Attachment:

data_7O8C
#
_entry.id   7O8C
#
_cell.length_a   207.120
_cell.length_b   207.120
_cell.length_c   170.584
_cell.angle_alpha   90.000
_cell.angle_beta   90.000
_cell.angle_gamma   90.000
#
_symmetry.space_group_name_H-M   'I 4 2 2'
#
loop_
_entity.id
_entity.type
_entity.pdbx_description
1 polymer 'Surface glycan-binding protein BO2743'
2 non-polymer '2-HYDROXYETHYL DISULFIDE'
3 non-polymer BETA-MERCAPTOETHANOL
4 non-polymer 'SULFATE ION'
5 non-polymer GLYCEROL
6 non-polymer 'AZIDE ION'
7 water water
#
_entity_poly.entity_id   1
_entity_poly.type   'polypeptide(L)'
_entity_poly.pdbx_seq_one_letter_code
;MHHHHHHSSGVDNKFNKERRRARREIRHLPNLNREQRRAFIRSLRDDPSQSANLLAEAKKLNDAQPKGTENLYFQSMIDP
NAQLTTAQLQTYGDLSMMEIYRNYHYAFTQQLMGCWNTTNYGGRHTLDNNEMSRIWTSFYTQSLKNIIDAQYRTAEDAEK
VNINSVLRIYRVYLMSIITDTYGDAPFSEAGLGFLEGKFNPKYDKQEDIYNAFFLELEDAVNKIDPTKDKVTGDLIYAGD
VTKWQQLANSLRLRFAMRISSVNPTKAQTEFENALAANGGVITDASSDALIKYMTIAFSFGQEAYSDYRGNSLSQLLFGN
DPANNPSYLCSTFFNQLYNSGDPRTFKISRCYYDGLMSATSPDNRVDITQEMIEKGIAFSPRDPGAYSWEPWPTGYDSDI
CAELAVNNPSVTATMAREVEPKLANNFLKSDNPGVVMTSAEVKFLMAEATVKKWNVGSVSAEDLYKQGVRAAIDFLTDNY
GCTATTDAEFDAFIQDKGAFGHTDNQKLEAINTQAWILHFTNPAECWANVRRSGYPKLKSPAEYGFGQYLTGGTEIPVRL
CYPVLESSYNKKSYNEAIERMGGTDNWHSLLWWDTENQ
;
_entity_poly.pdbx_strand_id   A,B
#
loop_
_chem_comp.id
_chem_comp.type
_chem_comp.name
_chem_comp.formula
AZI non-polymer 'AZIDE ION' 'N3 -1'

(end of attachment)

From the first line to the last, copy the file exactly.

data_7O8C
#
_entry.id   7O8C
#
_cell.length_a   207.120
_cell.length_b   207.120
_cell.length_c   170.584
_cell.angle_alpha   90.000
_cell.angle_beta   90.000
_cell.angle_gamma   90.000
#
_symmetry.space_group_name_H-M   'I 4 2 2'
#
loop_
_entity.id
_entity.type
_entity.pdbx_description
1 polymer 'Surface glycan-binding protein BO2743'
2 non-polymer '2-HYDROXYETHYL DISULFIDE'
3 non-polymer BETA-MERCAPTOETHANOL
4 non-polymer 'SULFATE ION'
5 non-polymer GLYCEROL
6 non-polymer 'AZIDE ION'
7 water water
#
_entity_poly.entity_id   1
_entity_poly.type   'polypeptide(L)'
_entity_poly.pdbx_seq_one_letter_code
;MHHHHHHSSGVDNKFNKERRRARREIRHLPNLNREQRRAFIRSLRDDPSQSANLLAEAKKLNDAQPKGTENLYFQSMIDP
NAQLTTAQLQTYGDLSMMEIYRNYHYAFTQQLMGCWNTTNYGGRHTLDNNEMSRIWTSFYTQSLKNIIDAQYRTAEDAEK
VNINSVLRIYRVYLMSIITDTYGDAPFSEAGLGFLEGKFNPKYDKQEDIYNAFFLELEDAVNKIDPTKDKVTGDLIYAGD
VTKWQQLANSLRLRFAMRISSVNPTKAQTEFENALAANGGVITDASSDALIKYMTIAFSFGQEAYSDYRGNSLSQLLFGN
DPANNPSYLCSTFFNQLYNSGDPRTFKISRCYYDGLMSATSPDNRVDITQEMIEKGIAFSPRDPGAYSWEPWPTGYDSDI
CAELAVNNPSVTATMAREVEPKLANNFLKSDNPGVVMTSAEVKFLMAEATVKKWNVGSVSAEDLYKQGVRAAIDFLTDNY
GCTATTDAEFDAFIQDKGAFGHTDNQKLEAINTQAWILHFTNPAECWANVRRSGYPKLKSPAEYGFGQYLTGGTEIPVRL
CYPVLESSYNKKSYNEAIERMGGTDNWHSLLWWDTENQ
;
_entity_poly.pdbx_strand_id   A,B
#
loop_
_chem_comp.id
_chem_comp.type
_chem_comp.name
_chem_comp.formula
AZI non-polymer 'AZIDE ION' 'N3 -1'